Who Is Gamit Ramilaben Raysingbhai? The Tribal Social Worker Who Got Padma Shri

Gamit Ramilaben Raysingbhai, padma shri awardee gujarat
Who Is Gamit Ramilaben Raysingbhai? The 52-year-old tribal social worker is from Tapi in Gujarat. Her work in transforming nine villages to open defecation-free villages has been greatly appreciated. She has also created more than 300 sanitary units and held awareness events on open defecation in the tribal belt.

This year President of India Ram Nath Kovind approved the conferment of the 128 Padma Awards including two duo cases.  Gamit Ramilaben Raysingbhai is also a recipient of the Padma Shri is year. The awards are given by the president at a ceremonial function, which is held at Rashtrapati Bhawan. Out of the total Padma Awards, 107 are awarded as Padma Shri. The social worker from Gujarat was awarded this for her phenomenal work.

“I started social servicing in 2014; I am very happy with the Padma Shri award, now I want to work to sort out the water issue in my Taparvada village,” she said in an interview with the news agency ANI.

Padma Awards is India’s highest civilian awards and are divided into three sections–Padma Vibhushan, Padma Bhushan and Padma Shri. They are generally given to people from different disciplines and activities like art, social work, public affairs, science, amongst others. The awards are announced on the occasion of Republic Day every year and later conferred in March-April, the same year.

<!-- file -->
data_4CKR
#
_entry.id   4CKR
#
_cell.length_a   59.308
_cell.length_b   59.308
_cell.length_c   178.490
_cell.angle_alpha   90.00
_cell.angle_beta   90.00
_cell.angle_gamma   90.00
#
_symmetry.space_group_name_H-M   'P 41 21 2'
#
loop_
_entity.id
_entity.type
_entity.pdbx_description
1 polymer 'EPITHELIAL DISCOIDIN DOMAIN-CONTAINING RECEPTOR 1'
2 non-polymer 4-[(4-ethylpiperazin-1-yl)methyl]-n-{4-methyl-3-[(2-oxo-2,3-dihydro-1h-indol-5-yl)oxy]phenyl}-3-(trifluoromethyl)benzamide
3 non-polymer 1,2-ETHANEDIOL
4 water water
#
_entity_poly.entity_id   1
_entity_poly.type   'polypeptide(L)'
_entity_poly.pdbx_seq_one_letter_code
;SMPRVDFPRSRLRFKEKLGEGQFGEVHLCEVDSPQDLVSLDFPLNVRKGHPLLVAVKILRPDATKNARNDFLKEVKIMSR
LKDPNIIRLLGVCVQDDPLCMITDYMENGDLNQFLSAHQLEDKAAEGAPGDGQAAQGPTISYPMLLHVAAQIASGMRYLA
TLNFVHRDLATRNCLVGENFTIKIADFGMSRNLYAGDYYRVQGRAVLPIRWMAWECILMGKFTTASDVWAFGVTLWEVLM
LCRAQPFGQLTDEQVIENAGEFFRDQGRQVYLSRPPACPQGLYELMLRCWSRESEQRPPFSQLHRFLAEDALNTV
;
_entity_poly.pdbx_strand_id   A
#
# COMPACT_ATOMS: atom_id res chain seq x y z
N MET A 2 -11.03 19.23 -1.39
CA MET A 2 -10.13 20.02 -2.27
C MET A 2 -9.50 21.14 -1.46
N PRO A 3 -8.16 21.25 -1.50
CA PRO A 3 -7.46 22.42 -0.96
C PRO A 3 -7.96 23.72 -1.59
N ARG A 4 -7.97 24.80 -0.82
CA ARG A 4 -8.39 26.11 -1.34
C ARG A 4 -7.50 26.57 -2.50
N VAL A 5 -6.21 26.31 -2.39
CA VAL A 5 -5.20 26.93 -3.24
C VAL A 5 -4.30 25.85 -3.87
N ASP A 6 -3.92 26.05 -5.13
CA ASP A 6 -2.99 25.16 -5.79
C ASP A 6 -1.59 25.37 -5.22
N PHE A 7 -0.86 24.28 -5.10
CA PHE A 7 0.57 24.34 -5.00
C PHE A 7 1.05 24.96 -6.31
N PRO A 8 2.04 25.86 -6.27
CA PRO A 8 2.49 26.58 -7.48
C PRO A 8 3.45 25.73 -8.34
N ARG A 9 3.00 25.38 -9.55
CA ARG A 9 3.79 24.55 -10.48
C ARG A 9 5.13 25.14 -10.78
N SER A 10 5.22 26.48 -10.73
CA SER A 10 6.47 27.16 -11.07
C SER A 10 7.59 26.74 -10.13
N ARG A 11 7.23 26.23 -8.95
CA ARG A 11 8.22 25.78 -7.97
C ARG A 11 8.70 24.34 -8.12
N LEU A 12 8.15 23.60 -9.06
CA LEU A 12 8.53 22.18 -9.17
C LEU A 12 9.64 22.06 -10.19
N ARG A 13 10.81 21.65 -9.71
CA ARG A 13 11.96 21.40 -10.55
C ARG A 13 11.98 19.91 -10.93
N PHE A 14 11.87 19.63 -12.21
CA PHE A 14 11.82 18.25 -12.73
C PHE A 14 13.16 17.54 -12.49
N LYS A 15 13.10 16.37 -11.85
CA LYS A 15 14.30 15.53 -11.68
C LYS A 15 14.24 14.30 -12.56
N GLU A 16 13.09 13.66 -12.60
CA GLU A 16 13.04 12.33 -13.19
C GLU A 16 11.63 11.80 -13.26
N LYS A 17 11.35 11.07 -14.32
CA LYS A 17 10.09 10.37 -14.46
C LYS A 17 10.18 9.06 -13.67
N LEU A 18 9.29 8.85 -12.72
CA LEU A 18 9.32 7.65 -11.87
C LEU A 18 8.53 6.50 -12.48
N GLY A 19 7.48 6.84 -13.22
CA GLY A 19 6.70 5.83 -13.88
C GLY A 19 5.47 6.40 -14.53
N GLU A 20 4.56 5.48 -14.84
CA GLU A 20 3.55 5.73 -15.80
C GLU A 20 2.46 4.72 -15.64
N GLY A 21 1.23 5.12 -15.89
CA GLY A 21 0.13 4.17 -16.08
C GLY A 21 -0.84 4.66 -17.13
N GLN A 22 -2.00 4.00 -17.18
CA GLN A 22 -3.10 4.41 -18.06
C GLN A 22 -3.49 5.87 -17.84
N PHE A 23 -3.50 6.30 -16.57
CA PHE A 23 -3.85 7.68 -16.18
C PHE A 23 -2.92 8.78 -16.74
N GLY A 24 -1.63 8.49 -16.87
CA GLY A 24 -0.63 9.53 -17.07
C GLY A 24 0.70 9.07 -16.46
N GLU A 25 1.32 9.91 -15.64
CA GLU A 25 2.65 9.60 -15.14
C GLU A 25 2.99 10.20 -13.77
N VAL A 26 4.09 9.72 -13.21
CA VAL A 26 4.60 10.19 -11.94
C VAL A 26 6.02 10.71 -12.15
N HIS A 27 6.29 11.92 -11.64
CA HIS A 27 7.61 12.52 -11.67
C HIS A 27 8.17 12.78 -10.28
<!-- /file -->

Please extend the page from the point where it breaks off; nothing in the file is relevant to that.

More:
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Along with Raysingbhai, this time the Padma Shri was awarded to 125-year-old yoga practitioner from Kashi, a 91-year-old woman who organised a cloth bank for Kutuch flood survivors, amongst many others.

Who Is Gamit Ramilaben Raysingbhai?

Raysingbhai lived and participated in the panchayat of a hilly village, procurement of materials usually was from plains. Even with difficult terrain, she continued her work and slowly created a group of women along with whom she ensured the sanitary matters.

Not only did she contribute to making sanitary units, but she along with her group would also keep a check that people do not defecate in open and use the units instead. According to PIB India, through this process, she also created empowerment amongst women in her village and nearby areas.

She said to ANI that she began with sanitisation for her village and along with the existing government policy on making villages free of open defecation, she wanted to work more on it.